Hypertension, or high blood pressure, is a chronic medical condition in which the blood pressure in the arteries is elevated. Blood pressure measures the force pushing outward on your arterial walls. Since your body needs oxygen to survive, it is carried throughout the body. Every time that your heart beats it is pumping oxygen through a network of blood vessels and capillaries. There are two forces to every heart beat. The first force occurs as blood pumps out of the heart and into the arteries that are part of the circulatory system, also known as systolic pressure. The second force is created as the heart rests in between heartbeats, also known as diastolic pressure. These are the two numbers that a person can see in a blood pressure reading. Problems arise when there is too much force on the heart. This can lead to conditions such as vascular weaknesses, vascular scarring, increased risk of blood clots, increased plaque build-up, tissue and organ damage from narrowed and blocked arteries, and increased workload on the circulatory system. When cholesterol or plaque builds up because of scarring, the heart has to work harder in order to pump blood to the arteries. This can eventually result in damage to the heart which can ultimately lead to heart failure. This disease affects 76.4 million adults in the United States and can lead to heart attack, heart failure, stroke, and kidney failure.
Hypertension is usually a symptomless condition with complications. Usually people only feel symptoms in extreme readings, for example if their systolic reading is 180 or their diastolic is 110. This is what is known as a hypertensive crisis. It is important that adults be familiar with their blood pressure numbers on a consistent basis in order to prevent this disease from causing serious health issues.
There are simple ways to help control a person’s blood pressure. According to the American Heart Association, there are 8 main ways to adopt a healthy lifestyle. Eat a better diet (including reducing salt), regular physical activity, maintain a healthy weight, manage stress, avoid tobacco smoke, comply with medication prescriptions, limit alcohol, and understand hot tub safety.
Prescription medication is commonly used to help patients manage hypertension effectively. One of the most commonly prescribed medications is lisinopril, a type of ACE Inhibitor that helps relax blood vessels keeping blood pressure low. As with any drug therapy, there are good and bad side effects associated with lisinopril. For example, lisinopril and other ACE inhibitors can cause a wide range of side effects, some less serious than others such as cough, dizziness, weakness, headaches, or nausea. More serious side effects include swelling, difficulty breathing or swallowing, fever, fainting, and chest pain. Any patient taking this class of drugs should be aware of these side effects and monitor themselves at the onset of therapy and periodically throughout the course of therapy to ensure that the medication is more beneficial than harmful.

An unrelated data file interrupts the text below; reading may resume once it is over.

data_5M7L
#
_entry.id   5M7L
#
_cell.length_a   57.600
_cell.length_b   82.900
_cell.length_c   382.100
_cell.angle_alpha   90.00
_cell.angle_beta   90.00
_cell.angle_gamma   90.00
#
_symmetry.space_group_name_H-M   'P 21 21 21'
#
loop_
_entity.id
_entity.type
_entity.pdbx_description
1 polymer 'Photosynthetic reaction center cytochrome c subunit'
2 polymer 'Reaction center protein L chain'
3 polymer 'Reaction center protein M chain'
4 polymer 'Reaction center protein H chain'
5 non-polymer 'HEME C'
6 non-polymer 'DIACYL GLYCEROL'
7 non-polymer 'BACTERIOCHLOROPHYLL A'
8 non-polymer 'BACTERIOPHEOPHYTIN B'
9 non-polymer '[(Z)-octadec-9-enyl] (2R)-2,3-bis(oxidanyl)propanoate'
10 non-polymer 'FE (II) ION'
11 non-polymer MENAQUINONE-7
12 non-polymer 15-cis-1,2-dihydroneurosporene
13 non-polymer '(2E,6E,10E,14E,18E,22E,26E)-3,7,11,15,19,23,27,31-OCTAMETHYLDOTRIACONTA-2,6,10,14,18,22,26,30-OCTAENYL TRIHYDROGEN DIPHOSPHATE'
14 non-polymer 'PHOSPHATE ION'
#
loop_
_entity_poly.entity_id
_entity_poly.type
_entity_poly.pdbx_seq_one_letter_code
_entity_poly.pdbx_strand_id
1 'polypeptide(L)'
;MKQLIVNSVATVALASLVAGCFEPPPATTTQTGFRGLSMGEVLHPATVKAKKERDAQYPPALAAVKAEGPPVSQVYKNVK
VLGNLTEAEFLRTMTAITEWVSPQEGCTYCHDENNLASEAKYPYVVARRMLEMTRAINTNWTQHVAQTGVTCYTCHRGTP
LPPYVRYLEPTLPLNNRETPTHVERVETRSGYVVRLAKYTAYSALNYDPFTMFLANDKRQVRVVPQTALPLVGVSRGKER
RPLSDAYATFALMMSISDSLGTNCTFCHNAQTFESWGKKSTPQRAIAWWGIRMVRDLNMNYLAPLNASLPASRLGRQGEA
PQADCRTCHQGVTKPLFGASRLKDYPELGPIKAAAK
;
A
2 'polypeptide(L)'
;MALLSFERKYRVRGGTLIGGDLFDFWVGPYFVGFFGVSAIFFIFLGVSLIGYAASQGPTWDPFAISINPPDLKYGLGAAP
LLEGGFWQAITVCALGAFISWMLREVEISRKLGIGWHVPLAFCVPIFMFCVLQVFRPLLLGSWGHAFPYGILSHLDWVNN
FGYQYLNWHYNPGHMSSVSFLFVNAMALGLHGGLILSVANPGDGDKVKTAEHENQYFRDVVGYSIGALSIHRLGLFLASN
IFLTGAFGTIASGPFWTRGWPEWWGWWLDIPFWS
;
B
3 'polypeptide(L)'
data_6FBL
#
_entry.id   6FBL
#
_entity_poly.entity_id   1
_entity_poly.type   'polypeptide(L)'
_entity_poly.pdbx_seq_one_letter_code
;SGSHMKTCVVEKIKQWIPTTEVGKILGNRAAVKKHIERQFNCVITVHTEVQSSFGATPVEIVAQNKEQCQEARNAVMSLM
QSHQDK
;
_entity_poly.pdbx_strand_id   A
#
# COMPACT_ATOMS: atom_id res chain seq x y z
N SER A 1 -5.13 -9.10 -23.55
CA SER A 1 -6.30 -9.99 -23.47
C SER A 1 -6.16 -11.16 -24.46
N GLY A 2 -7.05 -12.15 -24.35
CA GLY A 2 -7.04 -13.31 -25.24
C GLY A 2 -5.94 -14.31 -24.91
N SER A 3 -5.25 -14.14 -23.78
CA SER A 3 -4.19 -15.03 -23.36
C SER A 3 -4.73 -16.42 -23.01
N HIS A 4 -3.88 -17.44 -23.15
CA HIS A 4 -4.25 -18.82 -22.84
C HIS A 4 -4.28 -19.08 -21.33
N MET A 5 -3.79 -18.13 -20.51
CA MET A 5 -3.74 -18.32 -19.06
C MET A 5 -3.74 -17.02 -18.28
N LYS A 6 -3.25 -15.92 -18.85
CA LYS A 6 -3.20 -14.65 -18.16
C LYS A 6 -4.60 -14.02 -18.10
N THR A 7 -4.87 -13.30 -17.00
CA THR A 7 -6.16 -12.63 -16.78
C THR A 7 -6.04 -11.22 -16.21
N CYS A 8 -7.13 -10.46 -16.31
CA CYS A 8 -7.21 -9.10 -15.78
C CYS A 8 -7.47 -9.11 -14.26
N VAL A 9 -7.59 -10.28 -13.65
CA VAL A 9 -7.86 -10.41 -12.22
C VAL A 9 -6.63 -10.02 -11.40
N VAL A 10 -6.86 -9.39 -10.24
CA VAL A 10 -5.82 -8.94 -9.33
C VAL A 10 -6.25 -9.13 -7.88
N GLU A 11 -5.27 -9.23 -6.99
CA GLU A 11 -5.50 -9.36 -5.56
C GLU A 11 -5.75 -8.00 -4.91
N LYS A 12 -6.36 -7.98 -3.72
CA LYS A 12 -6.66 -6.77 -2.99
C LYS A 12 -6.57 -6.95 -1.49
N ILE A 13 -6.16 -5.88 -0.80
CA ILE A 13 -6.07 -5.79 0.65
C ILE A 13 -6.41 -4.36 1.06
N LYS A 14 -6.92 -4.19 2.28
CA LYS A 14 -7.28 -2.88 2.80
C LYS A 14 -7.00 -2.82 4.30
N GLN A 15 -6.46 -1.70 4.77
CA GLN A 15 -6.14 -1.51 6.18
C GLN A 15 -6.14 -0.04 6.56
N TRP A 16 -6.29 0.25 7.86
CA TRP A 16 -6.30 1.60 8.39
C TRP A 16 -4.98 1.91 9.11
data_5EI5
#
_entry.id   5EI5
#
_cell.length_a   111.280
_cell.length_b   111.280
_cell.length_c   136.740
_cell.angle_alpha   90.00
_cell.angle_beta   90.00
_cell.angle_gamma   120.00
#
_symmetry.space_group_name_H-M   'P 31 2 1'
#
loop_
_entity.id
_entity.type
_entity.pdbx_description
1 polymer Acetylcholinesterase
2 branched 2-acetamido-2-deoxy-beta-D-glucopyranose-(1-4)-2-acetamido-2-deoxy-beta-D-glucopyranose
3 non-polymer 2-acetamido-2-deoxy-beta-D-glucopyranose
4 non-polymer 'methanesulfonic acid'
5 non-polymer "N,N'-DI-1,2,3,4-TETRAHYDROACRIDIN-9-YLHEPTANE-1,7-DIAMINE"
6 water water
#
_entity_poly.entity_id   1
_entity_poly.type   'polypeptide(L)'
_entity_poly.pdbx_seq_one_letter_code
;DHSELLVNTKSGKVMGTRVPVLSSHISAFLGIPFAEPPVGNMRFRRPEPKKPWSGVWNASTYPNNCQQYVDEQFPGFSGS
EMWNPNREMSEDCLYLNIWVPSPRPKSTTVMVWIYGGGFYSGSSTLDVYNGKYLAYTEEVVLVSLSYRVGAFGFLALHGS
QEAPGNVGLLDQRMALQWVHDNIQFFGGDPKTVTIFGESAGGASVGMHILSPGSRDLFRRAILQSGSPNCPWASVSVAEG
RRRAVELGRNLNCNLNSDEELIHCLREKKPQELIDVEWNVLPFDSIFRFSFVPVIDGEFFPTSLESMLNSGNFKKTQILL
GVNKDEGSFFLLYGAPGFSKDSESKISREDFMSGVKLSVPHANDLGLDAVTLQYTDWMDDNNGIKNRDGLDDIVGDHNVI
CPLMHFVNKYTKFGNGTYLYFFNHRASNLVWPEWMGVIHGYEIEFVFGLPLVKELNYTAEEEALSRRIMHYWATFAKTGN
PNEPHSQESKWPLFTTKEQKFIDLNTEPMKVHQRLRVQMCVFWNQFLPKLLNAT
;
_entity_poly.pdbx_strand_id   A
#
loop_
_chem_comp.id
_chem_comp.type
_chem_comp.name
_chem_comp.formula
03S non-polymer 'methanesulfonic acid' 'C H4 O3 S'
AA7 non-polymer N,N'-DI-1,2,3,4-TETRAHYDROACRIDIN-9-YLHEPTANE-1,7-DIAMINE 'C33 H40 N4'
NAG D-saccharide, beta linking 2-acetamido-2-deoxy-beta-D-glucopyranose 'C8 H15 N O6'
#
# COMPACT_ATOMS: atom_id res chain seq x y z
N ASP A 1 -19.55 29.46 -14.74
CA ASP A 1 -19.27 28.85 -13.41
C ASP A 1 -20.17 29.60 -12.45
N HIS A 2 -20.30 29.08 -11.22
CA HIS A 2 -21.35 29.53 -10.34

Another popular prescription option for patients with hypertension, are calcium channel blockers. Calcium channel blockers relax and open up narrowed blood vessels by preventing calcium from entering the smooth muscle cells of the heart and arteries. The common side effects of this class of medications include headache, swelling, dizziness, flushing, fatigue, nausea, and palpitations.
Diuretics are also commonly prescribed and help expel excess sodium and fluid from the body in order to help control blood pressure. Some of the side effects associated with diuretics are arrhythmia, extreme tiredness or weakness, muscle cramps, dizziness, fever, and dehydration.
Beta-blockers are also commonly used to treat hypertension. This class of medication is used to reduce heart rate, the heart’s workload, and the heart’s output of blood by preventing certain hormones from stimulating the heart. Side effects of beta blockers include diarrhea, depression, vomiting, depression, nightmares, and hallucinations. One of the main dangers of beta-blockers is that if they are withdrawn suddenly conditions like angina can worsen, causing heart attacks or sudden death.
Doctors often hesitated to prescribe ACE inhibitors, beta blockers and diuretics until a patient’s blood pressure reaches 160/100. Anything below that level is deemed “mild hypertension” and not considered imminently dangerous, so a drugs’ potential side effects might outweigh their benefits. For patients with mild to moderate hypertension, nutritional interventions are commonly used in an effort to prevent the disease from progressing to a life threatening state.
A safe alternative for Hypertension is a medical food like Hypertensa® which are commonly used to expand blood vessels and improve blood flow through a natural pathway. This class of medications addresses the increased nutritional demands of hypertension. It uses specific amino acids and nutrients that are responsible for regulating blood pressure and vascular function. Unlike drugs, medical foods address the production of the specific neurotransmitters that drive all the automatic functions of your body including heart rate and blood pressure. Hypertension and many drugs that treat hypertension can alter the way the body uses these substances which are derived from both the diet and internal metabolic processes, creating deficiencies which cannot be fixed by altering diet alone. By addressing the increased metabolic requirements of hypertension with nutritional interventions, the body will have the tools that it needs to help regulate blood pressure and heart rate.